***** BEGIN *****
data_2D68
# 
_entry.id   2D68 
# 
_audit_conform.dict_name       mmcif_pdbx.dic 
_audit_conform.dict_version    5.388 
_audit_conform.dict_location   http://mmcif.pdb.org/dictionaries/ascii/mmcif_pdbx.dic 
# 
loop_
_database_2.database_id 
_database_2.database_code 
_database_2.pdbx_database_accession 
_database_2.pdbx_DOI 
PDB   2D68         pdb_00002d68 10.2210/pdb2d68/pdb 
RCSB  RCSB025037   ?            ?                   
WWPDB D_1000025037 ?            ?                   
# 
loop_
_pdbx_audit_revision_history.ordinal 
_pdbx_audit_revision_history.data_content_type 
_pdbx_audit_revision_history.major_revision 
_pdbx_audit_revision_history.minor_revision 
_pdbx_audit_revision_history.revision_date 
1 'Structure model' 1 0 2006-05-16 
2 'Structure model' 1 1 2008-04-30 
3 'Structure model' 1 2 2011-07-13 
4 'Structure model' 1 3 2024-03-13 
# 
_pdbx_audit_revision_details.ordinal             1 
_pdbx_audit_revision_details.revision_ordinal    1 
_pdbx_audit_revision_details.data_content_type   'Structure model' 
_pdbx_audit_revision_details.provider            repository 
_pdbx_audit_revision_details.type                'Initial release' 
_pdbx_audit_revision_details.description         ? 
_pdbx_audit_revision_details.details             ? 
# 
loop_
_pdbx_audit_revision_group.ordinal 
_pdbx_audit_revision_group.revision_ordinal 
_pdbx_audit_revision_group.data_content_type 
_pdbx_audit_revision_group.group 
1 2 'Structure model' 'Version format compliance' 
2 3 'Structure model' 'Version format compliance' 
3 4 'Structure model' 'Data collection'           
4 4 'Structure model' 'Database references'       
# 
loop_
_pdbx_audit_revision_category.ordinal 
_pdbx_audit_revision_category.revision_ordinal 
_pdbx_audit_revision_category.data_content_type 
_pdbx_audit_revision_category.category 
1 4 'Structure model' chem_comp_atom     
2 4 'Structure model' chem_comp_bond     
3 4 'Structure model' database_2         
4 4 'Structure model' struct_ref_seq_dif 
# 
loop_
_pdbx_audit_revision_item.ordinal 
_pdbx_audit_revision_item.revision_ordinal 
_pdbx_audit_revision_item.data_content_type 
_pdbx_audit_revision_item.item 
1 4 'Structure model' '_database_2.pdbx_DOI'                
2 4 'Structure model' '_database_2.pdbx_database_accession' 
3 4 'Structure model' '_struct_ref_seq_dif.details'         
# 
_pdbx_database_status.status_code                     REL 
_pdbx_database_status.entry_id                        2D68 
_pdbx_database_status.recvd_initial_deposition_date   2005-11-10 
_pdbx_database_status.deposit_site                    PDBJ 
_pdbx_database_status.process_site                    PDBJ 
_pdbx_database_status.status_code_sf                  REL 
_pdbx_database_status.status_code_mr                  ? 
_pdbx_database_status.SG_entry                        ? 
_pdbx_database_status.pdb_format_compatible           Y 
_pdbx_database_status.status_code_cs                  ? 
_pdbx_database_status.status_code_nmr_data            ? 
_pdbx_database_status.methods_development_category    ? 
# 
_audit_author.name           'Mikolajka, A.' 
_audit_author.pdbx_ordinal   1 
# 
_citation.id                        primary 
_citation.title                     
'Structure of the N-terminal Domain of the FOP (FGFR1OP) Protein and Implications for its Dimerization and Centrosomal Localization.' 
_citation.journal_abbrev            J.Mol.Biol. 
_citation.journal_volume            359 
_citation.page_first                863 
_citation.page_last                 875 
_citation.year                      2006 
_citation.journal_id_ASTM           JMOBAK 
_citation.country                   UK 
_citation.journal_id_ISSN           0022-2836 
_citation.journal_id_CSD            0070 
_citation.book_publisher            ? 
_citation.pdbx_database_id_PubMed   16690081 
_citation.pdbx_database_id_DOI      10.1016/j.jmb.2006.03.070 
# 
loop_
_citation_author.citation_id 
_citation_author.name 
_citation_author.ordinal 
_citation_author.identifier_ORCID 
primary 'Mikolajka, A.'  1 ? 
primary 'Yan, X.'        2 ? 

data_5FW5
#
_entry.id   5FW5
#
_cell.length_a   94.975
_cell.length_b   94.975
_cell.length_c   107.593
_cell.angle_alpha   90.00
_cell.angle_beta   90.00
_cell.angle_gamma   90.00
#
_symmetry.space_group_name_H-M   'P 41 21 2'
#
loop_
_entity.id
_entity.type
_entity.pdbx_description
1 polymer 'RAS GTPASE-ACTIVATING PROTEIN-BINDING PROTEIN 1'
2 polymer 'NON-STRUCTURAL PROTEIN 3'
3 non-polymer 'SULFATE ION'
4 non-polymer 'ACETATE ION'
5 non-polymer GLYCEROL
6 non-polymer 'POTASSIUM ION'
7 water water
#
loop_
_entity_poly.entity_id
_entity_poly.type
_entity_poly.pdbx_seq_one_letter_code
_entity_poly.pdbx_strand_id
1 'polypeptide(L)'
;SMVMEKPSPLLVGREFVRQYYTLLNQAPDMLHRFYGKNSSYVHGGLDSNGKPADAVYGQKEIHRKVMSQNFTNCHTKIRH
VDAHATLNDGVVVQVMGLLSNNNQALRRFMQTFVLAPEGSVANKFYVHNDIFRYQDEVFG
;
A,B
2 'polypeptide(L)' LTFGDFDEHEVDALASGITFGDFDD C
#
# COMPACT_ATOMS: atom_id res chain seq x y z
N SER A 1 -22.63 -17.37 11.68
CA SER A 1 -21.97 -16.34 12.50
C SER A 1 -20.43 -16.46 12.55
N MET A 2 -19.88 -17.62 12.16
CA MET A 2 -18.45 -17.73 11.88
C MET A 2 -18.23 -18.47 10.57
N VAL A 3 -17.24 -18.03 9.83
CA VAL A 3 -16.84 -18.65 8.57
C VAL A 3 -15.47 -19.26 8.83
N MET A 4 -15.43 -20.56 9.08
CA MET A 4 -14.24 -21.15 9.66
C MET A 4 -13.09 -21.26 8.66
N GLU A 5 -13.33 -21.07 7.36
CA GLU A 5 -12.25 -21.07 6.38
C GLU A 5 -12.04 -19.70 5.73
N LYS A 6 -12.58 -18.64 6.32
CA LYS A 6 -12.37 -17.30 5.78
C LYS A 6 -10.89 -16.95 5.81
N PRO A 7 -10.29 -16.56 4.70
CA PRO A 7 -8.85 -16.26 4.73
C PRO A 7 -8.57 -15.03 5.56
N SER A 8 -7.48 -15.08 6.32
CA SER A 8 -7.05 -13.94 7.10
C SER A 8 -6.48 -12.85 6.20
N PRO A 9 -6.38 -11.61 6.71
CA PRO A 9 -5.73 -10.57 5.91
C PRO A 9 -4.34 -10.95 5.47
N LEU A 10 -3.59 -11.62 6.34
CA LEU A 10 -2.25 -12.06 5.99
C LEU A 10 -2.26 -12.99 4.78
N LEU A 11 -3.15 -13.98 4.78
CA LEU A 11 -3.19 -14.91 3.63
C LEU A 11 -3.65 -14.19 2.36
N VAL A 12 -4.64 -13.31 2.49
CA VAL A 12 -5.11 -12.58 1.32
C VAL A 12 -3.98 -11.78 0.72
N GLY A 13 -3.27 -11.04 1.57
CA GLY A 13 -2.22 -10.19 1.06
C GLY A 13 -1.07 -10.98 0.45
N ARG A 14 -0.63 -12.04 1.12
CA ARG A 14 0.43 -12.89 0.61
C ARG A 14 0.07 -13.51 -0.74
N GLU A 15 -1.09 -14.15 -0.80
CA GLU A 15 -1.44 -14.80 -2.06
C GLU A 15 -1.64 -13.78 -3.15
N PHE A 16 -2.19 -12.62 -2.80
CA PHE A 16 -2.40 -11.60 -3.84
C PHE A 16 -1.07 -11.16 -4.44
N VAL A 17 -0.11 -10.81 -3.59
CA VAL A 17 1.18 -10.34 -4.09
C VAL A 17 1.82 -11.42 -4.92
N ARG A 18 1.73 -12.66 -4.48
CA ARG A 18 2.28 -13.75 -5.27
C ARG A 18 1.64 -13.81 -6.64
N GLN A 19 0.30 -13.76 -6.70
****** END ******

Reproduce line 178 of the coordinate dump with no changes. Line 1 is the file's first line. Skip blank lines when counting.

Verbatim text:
C VAL A 12 -3.98 -11.78 0.72